We’re delighted to partner with our uber-talented and kind-hearted food truck designer Kyle Wai Lin and his friends and family this Saturday, Dec 21 to distribute food from the Kasa Food Truck to the homeless at St Vincent de Paul in the Tenderloin from 6p to 730p.
For at least one evening, the food truck trend that the rest of us have been enjoying around town can be enjoyed by those in more trying circumstances.
It was remarkably challenging to set this event up, despite our intentions. Kyle was originally trying for Thanksgiving but we could not get the logistics worked out. Who would have thought that at a time when people are freezing and in need of food, we cannot just get out there and feed them! Even now, we are still looking for one more non-profit organization to partner with for this Saturday afternoon, so please pass the word.
I have intense emotions towards the homeless situation in SF, and I even carry a bit of paranoia of ending up homeless myself. Growing up with a lack of financial security is probably where it’s stemming from, and I know that the government-assisted housing in London kept my family from spiraling out of control.
I speak to a lot of homeless folk as I live in the Mission and work on Polk Street and have learned a lot about their back stories and the details of their day to day lives. So many details life that we take for granted, like having a bit of privacy or taking a hot bath, are just missing for them. It’s heart breaking.
Many of the homeless do not look like what one might expect. Many homeless don’t look ‘homeless’ and are struggling to keep the secret. Kids are trying to go to school, people trying to find jobs. To exasperate the problem, shelters can be scary, intimidating and dehumanizing, not to mention laden with crime.
It could indeed to happen to anyone given some unfortunate situations and a lack of a safety net or support network, especially here in SF where there is a lack of affordable housing.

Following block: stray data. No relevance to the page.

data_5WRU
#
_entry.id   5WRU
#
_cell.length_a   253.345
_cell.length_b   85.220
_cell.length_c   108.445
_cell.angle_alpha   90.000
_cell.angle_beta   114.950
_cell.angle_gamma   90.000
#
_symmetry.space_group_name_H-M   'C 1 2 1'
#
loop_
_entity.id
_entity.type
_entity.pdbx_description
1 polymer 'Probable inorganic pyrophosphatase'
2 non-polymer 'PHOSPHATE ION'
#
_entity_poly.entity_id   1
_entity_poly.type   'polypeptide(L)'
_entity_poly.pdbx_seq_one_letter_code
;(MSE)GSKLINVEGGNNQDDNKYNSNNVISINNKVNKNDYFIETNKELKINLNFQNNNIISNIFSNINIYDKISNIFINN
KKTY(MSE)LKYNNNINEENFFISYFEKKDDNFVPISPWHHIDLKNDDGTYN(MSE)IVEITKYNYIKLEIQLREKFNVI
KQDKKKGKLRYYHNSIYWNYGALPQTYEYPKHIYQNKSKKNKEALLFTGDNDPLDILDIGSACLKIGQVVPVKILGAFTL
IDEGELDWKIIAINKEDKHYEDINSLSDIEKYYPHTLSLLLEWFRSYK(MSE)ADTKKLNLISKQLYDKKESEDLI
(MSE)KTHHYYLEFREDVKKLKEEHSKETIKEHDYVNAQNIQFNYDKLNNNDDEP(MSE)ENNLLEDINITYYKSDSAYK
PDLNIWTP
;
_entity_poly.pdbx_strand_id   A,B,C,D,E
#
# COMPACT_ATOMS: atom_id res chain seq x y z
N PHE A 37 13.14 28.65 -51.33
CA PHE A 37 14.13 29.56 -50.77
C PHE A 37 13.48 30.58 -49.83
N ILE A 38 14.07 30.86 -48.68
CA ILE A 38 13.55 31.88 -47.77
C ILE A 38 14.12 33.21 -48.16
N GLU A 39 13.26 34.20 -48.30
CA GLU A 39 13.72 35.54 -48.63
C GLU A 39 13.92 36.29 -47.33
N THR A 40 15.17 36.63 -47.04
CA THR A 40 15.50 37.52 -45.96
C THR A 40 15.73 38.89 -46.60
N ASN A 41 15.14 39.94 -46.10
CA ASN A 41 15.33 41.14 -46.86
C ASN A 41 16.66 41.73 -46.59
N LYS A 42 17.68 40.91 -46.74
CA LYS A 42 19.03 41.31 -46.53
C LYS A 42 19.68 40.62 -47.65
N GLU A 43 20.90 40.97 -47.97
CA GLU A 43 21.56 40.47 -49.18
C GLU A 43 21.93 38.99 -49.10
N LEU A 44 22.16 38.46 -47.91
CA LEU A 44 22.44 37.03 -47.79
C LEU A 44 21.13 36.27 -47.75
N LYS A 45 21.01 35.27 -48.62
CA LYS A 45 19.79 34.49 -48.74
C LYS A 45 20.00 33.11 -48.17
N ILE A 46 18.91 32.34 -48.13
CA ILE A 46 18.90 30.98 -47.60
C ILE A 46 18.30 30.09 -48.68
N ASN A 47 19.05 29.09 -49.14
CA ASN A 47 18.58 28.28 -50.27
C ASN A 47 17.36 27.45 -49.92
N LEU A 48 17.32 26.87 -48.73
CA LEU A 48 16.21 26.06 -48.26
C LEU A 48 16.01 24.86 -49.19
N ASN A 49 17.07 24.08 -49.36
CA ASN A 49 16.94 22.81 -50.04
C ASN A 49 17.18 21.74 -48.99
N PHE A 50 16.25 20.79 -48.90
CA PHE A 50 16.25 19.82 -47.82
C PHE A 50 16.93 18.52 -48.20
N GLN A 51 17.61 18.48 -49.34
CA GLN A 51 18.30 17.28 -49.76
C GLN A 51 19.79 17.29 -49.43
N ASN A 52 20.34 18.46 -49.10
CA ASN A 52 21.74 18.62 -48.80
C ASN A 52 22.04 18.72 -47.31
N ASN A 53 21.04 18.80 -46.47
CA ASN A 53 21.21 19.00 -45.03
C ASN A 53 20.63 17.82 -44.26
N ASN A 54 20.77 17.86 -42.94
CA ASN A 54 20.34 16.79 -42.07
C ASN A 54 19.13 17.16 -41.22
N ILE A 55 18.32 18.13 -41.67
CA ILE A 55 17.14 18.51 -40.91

Friends and family don’t always understand why I live in the heart of the Mission and love the Tenderloin. For the most part, I am not afraid or irritated by the presence of homeless folk. I don’t want to move to a neighbourhood where I can essentially ignore the situation and pretend it does not exist. It’s not that I do anything to help the situation other than treat people with respect and humanity, but it feels important to me to face it and know that it takes all kinds of people in many situations to make up the world.
Here on Polk Street, homeless is more linked to drugs and my compassion gets tested severely. Like tonight, as I look out the window writing this post late night at Kasa Polk, a woman walks in who appears to be on some kind of drug, a towel wrapped around her head, nose running with an intimidating presence pronounced by some very dark eye liner. She came close enough to invade my personal space and asks me for $1. I politely refused, and she stared at me and threateningly asked again. My first reaction was anger at this person attempting to bully me for $1. My second reaction was fear. What if she just unpredictably hits me or worse spits on me? She told me I was going to hell, and I wanted to smack her!
My job as a business owner is to keep out potentially mentally unsound, drugged out persons and protect my customers, employees and business. I was angry that I had to deal with it at all and put myself in danger. Even though I rationally know that it is pointless being angry given the complexity of the situation, it still happens.
What I love about this city though is that the majority of people are smart and compassionate enough to understand this.
Given my feelings toward this issue, I jumped at the chance to partner with Kyle when he contacted me. So I look forward to it and A HUGE thanks to Kyle and his friends for leading this.
We’ll be at St Vincent de Paul at 525 5th Street (@Bryant) from 6pm to 730pm. Kindly spread the word to anyone who would benefit from a complimentary hot meal this Saturday night.